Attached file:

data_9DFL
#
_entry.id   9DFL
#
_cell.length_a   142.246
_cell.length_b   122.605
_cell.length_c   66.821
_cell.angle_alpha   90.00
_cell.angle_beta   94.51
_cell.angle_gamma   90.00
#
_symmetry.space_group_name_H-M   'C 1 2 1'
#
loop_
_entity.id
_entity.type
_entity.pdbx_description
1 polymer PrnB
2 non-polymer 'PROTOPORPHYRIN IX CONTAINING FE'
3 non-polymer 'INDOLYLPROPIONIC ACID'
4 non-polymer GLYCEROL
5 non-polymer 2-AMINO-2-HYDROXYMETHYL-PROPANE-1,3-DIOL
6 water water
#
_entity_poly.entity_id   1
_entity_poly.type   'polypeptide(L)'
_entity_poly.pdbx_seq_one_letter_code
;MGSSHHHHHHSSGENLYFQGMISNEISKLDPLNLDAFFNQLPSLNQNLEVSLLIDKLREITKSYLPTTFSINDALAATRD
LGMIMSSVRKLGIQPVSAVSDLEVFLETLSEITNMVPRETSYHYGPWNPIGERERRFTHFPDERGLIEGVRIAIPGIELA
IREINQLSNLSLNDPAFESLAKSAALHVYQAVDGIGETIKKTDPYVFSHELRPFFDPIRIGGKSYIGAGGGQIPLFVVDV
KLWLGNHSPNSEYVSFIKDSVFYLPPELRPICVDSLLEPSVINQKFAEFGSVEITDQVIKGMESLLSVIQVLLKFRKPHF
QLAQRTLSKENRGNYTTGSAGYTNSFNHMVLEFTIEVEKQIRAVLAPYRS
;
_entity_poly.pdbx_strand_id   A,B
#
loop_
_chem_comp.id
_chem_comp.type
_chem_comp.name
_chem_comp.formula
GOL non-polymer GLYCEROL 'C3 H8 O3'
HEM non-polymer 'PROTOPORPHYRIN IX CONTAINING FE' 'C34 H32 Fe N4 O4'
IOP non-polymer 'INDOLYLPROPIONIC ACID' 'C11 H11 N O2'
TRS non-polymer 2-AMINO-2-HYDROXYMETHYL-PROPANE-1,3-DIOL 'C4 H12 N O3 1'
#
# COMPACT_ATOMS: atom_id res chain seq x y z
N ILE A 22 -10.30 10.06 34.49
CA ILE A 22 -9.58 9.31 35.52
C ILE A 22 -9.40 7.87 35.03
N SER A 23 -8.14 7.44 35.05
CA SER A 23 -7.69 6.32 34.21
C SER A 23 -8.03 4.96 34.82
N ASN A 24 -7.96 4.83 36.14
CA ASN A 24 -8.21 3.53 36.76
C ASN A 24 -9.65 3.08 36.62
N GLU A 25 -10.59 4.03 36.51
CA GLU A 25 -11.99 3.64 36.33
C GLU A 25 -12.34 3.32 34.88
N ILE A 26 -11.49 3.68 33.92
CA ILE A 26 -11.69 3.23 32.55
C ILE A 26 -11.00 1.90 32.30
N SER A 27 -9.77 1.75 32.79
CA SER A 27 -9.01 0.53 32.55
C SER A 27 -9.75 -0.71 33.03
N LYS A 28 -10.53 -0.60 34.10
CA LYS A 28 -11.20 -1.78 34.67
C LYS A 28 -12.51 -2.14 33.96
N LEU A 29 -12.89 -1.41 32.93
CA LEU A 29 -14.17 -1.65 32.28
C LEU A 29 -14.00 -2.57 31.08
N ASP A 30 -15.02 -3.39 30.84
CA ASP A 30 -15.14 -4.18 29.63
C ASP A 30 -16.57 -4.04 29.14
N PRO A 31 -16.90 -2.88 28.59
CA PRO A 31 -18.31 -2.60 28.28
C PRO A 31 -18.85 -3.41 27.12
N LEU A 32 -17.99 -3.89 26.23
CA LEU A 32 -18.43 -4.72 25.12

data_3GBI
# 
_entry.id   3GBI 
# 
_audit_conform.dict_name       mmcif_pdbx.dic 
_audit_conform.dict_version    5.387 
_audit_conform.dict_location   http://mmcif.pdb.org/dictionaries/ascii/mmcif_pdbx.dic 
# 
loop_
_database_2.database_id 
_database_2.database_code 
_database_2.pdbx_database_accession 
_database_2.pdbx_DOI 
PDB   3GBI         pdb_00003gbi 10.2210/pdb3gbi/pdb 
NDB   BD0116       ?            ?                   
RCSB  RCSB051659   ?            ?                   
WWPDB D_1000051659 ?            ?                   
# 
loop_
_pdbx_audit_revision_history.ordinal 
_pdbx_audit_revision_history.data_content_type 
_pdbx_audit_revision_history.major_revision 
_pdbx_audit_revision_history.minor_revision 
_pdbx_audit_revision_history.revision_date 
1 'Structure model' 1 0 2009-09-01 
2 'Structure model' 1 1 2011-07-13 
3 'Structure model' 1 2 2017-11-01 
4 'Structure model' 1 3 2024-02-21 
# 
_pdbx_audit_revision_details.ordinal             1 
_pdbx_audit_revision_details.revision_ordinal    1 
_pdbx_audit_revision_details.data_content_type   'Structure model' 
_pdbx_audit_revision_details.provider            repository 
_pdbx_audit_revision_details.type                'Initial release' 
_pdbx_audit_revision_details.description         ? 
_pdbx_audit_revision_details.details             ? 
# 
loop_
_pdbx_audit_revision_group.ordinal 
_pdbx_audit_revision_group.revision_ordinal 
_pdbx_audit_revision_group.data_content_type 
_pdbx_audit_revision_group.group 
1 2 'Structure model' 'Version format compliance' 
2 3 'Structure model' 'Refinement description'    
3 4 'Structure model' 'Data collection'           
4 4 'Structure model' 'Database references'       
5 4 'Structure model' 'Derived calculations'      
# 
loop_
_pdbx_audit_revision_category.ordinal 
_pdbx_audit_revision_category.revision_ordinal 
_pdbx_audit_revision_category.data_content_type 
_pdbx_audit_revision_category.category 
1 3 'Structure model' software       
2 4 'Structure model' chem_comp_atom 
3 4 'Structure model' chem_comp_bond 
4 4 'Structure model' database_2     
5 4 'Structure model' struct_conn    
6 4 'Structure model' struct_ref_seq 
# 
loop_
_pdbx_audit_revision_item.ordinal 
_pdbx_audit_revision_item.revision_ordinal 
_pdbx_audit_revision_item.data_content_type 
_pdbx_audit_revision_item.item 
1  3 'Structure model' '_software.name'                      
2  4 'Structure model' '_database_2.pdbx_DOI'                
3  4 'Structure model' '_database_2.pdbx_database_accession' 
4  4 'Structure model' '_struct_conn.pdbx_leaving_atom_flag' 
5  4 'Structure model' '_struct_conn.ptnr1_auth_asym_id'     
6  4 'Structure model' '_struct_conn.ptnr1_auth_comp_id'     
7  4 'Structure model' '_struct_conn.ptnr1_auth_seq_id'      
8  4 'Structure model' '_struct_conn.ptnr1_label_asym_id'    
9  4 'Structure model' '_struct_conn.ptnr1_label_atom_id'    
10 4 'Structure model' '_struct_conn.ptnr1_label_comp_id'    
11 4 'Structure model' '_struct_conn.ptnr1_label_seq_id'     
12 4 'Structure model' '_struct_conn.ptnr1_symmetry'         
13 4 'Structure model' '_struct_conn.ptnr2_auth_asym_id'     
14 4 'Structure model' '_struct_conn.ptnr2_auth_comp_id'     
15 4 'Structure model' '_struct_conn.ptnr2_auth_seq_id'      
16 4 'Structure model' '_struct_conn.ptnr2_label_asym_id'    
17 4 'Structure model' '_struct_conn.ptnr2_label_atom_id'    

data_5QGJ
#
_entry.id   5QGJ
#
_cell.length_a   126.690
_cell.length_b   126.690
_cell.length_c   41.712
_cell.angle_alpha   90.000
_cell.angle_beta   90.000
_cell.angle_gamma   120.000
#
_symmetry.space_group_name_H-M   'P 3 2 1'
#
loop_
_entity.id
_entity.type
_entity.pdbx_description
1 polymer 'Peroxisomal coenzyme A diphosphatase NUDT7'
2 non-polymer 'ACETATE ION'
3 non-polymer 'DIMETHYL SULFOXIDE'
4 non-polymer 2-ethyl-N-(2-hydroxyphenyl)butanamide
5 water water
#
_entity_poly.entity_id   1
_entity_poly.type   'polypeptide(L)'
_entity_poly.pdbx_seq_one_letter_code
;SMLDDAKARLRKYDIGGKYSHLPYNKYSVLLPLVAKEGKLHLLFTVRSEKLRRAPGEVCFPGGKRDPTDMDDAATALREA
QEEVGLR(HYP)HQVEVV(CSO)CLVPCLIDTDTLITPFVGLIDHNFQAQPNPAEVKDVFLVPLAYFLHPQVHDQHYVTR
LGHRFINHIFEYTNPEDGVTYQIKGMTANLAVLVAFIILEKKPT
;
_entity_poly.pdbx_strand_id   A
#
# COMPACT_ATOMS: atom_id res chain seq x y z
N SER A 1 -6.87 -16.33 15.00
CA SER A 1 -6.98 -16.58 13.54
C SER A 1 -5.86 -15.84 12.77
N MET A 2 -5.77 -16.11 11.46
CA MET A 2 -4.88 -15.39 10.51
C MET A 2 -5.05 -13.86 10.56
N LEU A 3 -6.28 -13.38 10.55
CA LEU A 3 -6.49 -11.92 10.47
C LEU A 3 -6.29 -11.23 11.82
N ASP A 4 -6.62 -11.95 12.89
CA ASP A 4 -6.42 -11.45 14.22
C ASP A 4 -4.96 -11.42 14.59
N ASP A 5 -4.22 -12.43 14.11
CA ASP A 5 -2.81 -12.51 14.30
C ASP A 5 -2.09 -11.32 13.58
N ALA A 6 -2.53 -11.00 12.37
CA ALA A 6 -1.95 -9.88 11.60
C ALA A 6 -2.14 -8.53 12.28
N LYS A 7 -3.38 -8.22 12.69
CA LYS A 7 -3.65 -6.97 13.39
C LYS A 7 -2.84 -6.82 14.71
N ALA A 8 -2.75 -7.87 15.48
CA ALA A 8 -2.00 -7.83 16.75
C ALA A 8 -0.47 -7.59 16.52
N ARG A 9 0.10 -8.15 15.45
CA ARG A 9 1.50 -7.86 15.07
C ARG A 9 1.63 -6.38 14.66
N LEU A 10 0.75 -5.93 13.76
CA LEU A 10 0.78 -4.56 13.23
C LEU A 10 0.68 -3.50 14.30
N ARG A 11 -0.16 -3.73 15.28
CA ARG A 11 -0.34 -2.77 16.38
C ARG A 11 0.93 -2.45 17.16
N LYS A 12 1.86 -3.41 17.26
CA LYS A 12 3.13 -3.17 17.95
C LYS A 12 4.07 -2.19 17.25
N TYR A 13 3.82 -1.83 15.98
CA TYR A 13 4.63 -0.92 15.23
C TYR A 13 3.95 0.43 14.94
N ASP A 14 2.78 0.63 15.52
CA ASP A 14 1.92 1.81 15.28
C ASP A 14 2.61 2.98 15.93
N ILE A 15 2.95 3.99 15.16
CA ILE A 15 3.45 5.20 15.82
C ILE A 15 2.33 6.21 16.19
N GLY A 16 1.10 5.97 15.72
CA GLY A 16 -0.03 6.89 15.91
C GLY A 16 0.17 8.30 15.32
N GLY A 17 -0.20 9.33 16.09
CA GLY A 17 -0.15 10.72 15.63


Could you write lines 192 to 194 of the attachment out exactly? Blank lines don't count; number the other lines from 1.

#
# COMPACT_ATOMS: atom_id res chain seq x y z
N SER A 1 -6.87 -16.33 15.00